Anyone within earshot of a New Orleans Saints practice this offseason undoubtedly understood the emphasis that has been placed on forcing turnovers this season. Booming voices muscling through the air during the flight of almost every pass in a team drill, or at the sight of any ball on the field, was a constant reminder that the defense was all about gaining possession of the football any way it could.
For the last two games, those who haven't been able to attend a practice nonetheless have been able to see how the emphasis can manifest.
In the last two preseason games, against Tennessee and against Indianapolis last Saturday, New Orleans has produced a combined eight turnovers – three interceptions and five fumble recoveries. And other than a muffed punt by the Colts (recovered by linebacker Todd Davis), all of the takeaways truly have been takeaways.
Also against the Colts, safety Kenny Vaccaro made a leaping interception after he read the route of Indianapolis tight end Coby Fleener and sliced underneath him in the first quarter to pick off quarterback Andrew Luck.
"I thought (the turnovers were impressive) in the game the other night, particularly, against some of their good personnel," Coach Sean Payton said.
"The play that Kenny makes – you're always trying to measure when they come. And there is a little difference in a takeaway and one that's given, and I thought we had some good takeaway opportunities the other night. Whether they came in the first half or the second half, they were earned turnovers. Those are encouraging signs."
And a welcome sight after the Saints finished last season with 19 turnovers.
There nearly was a fourth turnover against the Colts – another interception – but Keenan Lewis' acrobatic attempt was ruled an incompletion, though after the game Lewis said he believed the pick was clean.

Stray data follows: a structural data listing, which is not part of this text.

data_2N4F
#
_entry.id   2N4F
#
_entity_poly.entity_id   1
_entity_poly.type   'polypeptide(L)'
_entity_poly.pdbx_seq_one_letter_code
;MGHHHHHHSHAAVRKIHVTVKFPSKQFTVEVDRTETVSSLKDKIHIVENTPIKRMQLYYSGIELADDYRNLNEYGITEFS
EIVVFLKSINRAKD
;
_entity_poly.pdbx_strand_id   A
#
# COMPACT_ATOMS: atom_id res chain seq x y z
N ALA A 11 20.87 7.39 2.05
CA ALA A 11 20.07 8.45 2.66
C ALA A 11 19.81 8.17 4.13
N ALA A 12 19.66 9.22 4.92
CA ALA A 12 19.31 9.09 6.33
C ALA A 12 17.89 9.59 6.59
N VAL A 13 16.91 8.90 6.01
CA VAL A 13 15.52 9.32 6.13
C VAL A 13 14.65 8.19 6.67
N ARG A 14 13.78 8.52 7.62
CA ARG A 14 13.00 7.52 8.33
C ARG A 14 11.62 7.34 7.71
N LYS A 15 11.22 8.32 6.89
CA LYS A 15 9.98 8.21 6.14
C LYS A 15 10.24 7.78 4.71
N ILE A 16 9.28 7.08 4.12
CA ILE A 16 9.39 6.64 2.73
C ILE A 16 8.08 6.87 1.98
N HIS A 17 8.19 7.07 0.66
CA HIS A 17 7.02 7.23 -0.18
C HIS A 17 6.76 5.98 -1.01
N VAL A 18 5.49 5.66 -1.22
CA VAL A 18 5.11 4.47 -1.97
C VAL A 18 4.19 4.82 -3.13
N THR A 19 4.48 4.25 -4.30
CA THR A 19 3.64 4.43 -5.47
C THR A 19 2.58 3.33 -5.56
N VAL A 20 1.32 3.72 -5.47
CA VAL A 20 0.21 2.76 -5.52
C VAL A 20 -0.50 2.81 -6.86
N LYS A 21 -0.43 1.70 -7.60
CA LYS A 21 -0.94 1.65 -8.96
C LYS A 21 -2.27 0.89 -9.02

"I knew it wasn't going to be overturned and it's still hard to tell whether or not the ball moves at all when it hits the ground," Payton said. "So if it was called a completion it was probably going to stay, or an interception, it was probably going to stay that way. Just based on the angles we had. It certainly was a great play on the ball though."
It's the kind of play that the Saints are looking to make habitual this season, an endeavor aided by the addition of free safety Jairus Byrd.
Byrd produced 22 interceptions and 11 forced fumbles in his first five seasons. His anticipation, knowledge and ability to go after the football are among the reasons the Saints signed him as an unrestricted free agent.
"We're definitely conscious of it and I think it's just coming right now," Byrd said Monday. "Guys are making the emphasis to get the ball out. When the ball shows they're trying to strip it out, when ball's in the air, we're going for it.
"It's really contagious. That's what I tell the guys, too. Once you get that first one, it's like you have this energy, it's almost like a shark. You just feel it. You go after the ball and it's contagious."
And Byrd said that even though it's preseason, it doesn't matter what time of the game the turnover is forced.
"To me, a turnover is a turnover," he said. "If it's a turnover it creates great habits – punching the ball out, getting your hands on the ball. Because at the end of the day, no matter who's throwing, you've got to catch the ball.
"No matter who is giving the ball to you, it's a practice, it's a habit that you have to work on, catching the ball or stripping it out."
It's one that the Saints diligently have been working on this offseason. And for those who hadn't been able to hear it, there has been a chance to on display in the last two preseason games.
Photos from the New Orleans Saints preseason game against the New Orleans Saints at Indianapolis Colts on Saturday, August 23, 2014. Photos by Michael C. Hebert (New Orleans Saints photos)